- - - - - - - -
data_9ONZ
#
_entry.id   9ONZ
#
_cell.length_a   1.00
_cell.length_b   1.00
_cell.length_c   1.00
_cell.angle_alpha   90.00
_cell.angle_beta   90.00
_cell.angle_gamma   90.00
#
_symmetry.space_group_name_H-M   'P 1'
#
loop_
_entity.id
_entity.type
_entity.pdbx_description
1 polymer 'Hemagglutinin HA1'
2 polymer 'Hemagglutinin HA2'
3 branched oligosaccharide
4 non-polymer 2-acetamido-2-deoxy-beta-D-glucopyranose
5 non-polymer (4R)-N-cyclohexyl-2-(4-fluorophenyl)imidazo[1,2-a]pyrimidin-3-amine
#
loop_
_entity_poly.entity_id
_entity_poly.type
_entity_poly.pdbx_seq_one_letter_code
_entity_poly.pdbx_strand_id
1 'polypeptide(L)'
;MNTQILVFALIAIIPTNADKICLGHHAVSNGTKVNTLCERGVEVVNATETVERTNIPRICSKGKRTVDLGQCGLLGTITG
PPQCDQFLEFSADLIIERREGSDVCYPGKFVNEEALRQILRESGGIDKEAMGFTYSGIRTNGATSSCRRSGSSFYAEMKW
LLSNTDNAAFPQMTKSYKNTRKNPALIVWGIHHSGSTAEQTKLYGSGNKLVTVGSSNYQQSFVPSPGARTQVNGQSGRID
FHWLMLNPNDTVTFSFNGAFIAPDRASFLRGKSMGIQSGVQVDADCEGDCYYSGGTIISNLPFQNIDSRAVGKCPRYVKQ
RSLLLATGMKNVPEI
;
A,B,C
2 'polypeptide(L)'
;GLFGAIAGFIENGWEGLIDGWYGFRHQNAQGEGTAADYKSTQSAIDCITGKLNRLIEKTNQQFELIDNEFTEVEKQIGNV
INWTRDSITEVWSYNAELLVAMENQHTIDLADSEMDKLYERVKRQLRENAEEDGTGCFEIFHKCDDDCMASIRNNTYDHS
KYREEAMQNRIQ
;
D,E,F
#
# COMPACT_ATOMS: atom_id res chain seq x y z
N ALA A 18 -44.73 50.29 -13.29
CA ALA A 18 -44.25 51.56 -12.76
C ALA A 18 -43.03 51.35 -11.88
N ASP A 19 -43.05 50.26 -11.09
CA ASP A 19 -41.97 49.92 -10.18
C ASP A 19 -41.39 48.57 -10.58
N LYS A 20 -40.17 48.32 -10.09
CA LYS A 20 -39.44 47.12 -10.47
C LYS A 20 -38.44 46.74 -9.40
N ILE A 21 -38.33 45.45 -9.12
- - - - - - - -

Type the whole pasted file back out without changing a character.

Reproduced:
data_9ONZ
#
_entry.id   9ONZ
#
_cell.length_a   1.00
_cell.length_b   1.00
_cell.length_c   1.00
_cell.angle_alpha   90.00
_cell.angle_beta   90.00
_cell.angle_gamma   90.00
#
_symmetry.space_group_name_H-M   'P 1'
#
loop_
_entity.id
_entity.type
_entity.pdbx_description
1 polymer 'Hemagglutinin HA1'
2 polymer 'Hemagglutinin HA2'
3 branched oligosaccharide
4 non-polymer 2-acetamido-2-deoxy-beta-D-glucopyranose
5 non-polymer (4R)-N-cyclohexyl-2-(4-fluorophenyl)imidazo[1,2-a]pyrimidin-3-amine
#
loop_
_entity_poly.entity_id
_entity_poly.type
_entity_poly.pdbx_seq_one_letter_code
_entity_poly.pdbx_strand_id
1 'polypeptide(L)'
;MNTQILVFALIAIIPTNADKICLGHHAVSNGTKVNTLCERGVEVVNATETVERTNIPRICSKGKRTVDLGQCGLLGTITG
PPQCDQFLEFSADLIIERREGSDVCYPGKFVNEEALRQILRESGGIDKEAMGFTYSGIRTNGATSSCRRSGSSFYAEMKW
LLSNTDNAAFPQMTKSYKNTRKNPALIVWGIHHSGSTAEQTKLYGSGNKLVTVGSSNYQQSFVPSPGARTQVNGQSGRID
FHWLMLNPNDTVTFSFNGAFIAPDRASFLRGKSMGIQSGVQVDADCEGDCYYSGGTIISNLPFQNIDSRAVGKCPRYVKQ
RSLLLATGMKNVPEI
;
A,B,C
2 'polypeptide(L)'
;GLFGAIAGFIENGWEGLIDGWYGFRHQNAQGEGTAADYKSTQSAIDCITGKLNRLIEKTNQQFELIDNEFTEVEKQIGNV
INWTRDSITEVWSYNAELLVAMENQHTIDLADSEMDKLYERVKRQLRENAEEDGTGCFEIFHKCDDDCMASIRNNTYDHS
KYREEAMQNRIQ
;
D,E,F
#
# COMPACT_ATOMS: atom_id res chain seq x y z
N ALA A 18 -44.73 50.29 -13.29
CA ALA A 18 -44.25 51.56 -12.76
C ALA A 18 -43.03 51.35 -11.88
N ASP A 19 -43.05 50.26 -11.09
CA ASP A 19 -41.97 49.92 -10.18
C ASP A 19 -41.39 48.57 -10.58
N LYS A 20 -40.17 48.32 -10.09
CA LYS A 20 -39.44 47.12 -10.47
C LYS A 20 -38.44 46.74 -9.40
N ILE A 21 -38.33 45.45 -9.12